The words ‘Seminary’ and ‘Sports’ can hardly be mentioned in the same breath. For isn’t the Seminary a supposed island of holiness, a field of prayer and a reservoir of theology? Can sports share any space in a pious place? The answer is a hearty yes! The formation of a seminarian includes over-all personality development and the Parel Seminary did believe that games provided not only healthy entertainment but also valuable insights into a seminarian’s character. Their motto was ‘mens sana in corpore sano’, Latin for ‘a healthy mind in a healthy body’.
Games were compulsory for the Parel Seminarian. Volleyball, hockey, basketball, and football were played in the season. Long walks were mandatory on Thursdays. The seminarian had to enlist on the ‘Sport’s Board’ for the game of one’s choice. Even those who preferred the library to the playground were obliged to spend some time on the volleyball or the hockey field. For those who couldn’t play, regular physical exercises were highly recommended.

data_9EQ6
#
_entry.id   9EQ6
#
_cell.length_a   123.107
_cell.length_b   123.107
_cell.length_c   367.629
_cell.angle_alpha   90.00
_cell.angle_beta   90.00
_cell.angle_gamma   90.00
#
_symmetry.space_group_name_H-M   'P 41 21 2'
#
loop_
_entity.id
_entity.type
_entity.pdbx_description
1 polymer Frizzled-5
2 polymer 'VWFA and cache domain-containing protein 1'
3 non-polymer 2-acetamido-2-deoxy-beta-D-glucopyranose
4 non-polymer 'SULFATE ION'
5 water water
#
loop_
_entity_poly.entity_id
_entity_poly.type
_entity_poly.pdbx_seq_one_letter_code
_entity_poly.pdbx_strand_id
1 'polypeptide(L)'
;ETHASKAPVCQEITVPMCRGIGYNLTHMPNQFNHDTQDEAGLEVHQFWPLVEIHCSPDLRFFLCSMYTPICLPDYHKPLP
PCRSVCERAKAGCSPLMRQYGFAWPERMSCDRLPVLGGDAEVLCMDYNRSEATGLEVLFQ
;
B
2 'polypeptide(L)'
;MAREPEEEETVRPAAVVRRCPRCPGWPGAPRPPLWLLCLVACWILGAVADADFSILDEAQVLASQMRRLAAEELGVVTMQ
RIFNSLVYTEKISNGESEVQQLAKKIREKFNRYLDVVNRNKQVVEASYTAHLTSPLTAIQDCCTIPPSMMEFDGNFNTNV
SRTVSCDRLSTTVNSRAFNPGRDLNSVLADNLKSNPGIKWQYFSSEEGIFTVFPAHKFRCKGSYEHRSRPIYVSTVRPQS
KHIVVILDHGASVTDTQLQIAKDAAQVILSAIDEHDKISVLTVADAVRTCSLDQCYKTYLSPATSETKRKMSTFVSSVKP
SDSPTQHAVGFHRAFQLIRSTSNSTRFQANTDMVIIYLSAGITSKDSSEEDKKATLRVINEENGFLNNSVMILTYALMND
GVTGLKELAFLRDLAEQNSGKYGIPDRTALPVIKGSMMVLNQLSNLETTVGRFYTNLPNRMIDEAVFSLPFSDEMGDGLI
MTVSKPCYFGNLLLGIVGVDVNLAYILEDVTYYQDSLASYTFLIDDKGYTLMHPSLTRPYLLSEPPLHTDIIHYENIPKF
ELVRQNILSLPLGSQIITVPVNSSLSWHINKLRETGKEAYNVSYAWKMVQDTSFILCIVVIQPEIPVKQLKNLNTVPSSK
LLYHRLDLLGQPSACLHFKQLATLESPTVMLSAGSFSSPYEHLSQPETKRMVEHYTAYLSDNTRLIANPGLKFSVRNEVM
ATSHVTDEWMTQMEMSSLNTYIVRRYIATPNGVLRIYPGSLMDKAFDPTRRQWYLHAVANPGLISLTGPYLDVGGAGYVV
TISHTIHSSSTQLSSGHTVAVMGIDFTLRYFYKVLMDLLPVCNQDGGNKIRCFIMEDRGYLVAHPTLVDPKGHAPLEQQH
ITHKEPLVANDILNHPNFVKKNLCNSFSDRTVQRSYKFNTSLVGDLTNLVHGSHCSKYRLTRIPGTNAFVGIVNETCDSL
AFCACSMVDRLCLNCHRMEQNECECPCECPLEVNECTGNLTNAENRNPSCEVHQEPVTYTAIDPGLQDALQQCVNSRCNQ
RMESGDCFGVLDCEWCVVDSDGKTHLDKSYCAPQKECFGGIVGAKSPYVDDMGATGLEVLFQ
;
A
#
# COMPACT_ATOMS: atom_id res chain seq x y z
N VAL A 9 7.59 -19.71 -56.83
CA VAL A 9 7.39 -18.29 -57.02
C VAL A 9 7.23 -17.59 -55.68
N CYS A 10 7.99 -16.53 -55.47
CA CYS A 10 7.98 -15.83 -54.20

In the early years at Parel, some seminarians even played football with cassocks tucked around their waists. Republic day was usually celebrated with an annual Cricket Match. Very often the staff members also joined the seminarians in sports. During monsoons, the seminarians indulged in indoor games including badminton, table tennis, and carom.
The annual monsoon hike provided an excellent opportunity for adventure. The seminarians would often return with blistered feet but with a song in their hearts. Regardless of the time or circumstance, the Brother Infirmary would always be on his feet and treat the sick seminarians from scratch on the toe to fever in the brain.
Here is an interesting insight on the last cricket match organized at the Parel Seminary as recorded in its magazine ‘Fraternitas, 1960’ – ‘Republic Day was celebrated as usual with the flag hoisting ceremony followed up with a vociferous “Jana Gana Mana” – and then the annual Cricket Match. This year’s match was memorable in many ways. We played for the last time at Parel. The result, for the first time in history, was a draw. The number of causalities was almost as great as the score. Included among the casualties were two broken noses, a split-finger and a number of other things like broken window panes, cricket bats, bails, stumps, and so on… ’
As the Parel seminarians moved to the grander grounds of Goregaon the sports and the stories multiplied! Stay tuned as we unravel the storeys of stories!
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